- A 7-Eleven worker in Olympic Valley, California was startled when an adult black bear entered the convenient store in the middle of the night
- The bear helped itself to some hand sanitizer and instead of staying calm she proceeded to panic and scream and everything you’re supposed to avoid doing
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If you ever find yourself in a close encounter with a black bear it’s important that you remain calm. Don’t panic. Don’t scream. Attempt to make yourself appear as large as possible. And don’t do anything that would spook the bear into a potential attack.
That’s easier said than done. If you’ve ever suddenly found yourself within close proximity of bears then you know how your adrenaline spikes and the rest of the world suddenly disappears at that moment. Panicking and trying to shoo away the bear might be your only natural reaction. Still, fight that urge. Stay calm.
This viral TikTok below is a pretty good example of what to avoid doing if you encounter a black bear. Meanwhile, the bear was just trying to get some hand sanitizer to stay clean in these uncertain times.
He might’ve even been looking for a late-night 7-Eleven roller dog but we’ll never know because the video stops short of showing us what happens inside the store. There are a few more clips though of the bear trying to get into the 7-Eleven dumpster:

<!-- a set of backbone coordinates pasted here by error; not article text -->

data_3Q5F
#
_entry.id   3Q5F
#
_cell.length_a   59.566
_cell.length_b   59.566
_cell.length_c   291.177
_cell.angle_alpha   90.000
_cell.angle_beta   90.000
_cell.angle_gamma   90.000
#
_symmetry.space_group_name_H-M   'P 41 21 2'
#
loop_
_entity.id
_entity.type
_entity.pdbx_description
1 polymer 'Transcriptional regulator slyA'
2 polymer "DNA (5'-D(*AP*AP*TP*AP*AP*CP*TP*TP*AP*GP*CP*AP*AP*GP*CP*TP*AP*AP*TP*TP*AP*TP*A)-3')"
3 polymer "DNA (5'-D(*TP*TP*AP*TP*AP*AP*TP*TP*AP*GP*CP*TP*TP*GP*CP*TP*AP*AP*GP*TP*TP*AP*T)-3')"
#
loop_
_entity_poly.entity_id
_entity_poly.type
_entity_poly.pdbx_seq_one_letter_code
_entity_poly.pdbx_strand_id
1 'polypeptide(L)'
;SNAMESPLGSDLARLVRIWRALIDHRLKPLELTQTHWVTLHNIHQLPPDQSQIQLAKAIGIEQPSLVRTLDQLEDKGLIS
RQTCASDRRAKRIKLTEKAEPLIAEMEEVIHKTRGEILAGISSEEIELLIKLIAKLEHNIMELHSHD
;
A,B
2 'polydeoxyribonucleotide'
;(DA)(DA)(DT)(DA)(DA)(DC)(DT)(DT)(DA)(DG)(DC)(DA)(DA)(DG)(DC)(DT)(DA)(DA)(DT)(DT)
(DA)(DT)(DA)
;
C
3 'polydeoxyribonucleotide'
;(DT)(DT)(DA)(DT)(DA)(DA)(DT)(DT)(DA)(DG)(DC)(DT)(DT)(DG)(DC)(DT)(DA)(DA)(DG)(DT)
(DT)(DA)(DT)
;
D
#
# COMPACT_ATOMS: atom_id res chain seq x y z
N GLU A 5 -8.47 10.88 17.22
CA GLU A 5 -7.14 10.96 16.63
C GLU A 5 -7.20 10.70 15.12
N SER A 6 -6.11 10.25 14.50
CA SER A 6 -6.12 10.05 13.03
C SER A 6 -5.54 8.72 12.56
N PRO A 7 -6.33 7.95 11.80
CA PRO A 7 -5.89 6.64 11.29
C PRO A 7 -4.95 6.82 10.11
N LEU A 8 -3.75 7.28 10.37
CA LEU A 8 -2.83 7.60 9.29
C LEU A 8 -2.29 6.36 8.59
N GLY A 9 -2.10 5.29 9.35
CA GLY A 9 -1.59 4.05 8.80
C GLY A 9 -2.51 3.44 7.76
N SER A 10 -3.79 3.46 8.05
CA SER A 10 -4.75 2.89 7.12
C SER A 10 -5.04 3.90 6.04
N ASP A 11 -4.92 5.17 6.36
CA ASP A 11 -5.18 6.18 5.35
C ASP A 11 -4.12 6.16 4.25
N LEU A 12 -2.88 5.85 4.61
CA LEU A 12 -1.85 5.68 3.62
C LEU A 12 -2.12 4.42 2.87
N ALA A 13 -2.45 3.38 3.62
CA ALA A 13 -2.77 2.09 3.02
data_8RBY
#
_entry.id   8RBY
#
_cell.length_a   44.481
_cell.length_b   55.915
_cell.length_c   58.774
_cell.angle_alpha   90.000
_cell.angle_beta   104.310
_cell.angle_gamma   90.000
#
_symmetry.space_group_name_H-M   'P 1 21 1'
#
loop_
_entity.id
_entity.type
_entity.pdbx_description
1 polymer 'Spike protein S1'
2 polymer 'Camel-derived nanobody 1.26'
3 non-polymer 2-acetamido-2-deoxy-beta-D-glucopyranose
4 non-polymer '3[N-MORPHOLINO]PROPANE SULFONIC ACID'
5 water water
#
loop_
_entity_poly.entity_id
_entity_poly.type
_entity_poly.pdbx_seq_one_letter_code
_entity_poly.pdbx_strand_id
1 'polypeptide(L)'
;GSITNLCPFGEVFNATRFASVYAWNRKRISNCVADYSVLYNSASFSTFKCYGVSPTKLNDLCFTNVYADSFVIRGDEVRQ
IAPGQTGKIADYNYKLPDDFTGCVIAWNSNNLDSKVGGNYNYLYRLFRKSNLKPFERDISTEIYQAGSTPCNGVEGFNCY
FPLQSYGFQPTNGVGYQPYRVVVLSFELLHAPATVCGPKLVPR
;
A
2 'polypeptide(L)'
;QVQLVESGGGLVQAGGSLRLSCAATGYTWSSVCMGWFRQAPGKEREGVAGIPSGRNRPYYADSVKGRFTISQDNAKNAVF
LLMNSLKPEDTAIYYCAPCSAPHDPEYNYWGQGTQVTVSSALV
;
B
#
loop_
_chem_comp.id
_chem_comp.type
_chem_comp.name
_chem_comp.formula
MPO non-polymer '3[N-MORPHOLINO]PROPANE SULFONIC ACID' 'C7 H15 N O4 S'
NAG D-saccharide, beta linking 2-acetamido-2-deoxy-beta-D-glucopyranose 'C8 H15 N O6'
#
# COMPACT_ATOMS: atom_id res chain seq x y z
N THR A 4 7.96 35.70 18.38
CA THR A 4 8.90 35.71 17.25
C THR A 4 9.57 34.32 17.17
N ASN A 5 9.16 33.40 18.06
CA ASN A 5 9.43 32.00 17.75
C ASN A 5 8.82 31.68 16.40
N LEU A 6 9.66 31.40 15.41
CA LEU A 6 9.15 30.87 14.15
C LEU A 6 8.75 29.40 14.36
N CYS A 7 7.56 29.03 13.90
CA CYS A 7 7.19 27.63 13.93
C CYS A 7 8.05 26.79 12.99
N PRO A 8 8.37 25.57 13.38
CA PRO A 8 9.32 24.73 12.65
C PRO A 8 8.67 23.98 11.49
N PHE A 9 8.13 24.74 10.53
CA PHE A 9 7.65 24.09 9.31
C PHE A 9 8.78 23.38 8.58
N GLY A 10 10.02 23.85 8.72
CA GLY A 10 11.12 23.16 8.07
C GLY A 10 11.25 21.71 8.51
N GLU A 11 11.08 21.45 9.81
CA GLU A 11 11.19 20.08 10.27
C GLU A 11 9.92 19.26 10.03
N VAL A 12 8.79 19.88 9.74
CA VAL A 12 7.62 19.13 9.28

Rachelle Ducusin is the 7-Eleven employee we can hear throughout that video absolutely panicking and yelling ‘stooooppppppp’ at the bear. As it turns out, she saw the bear prior to this video and it apparently charged her when she tried to stop it from getting. in the trash.
It’s actually incredible to see how easily this black bear was able to open the lid to the dumpster.
Eventually, after Rachelle Ducusin called 911 the emergency crew arrived and pelted the bear with rubber bullets which got the bear to take off for the woods.
Bears aren’t very complicated creatures. If they smell trash or food and sense an easy meal they’ll take advantage of that. Most people who live outside of cities have health with this behavior from bears before.
If you’re at all worried about close encounters with bears, the National Parks Service has a good resource on bear safety that you can read up on.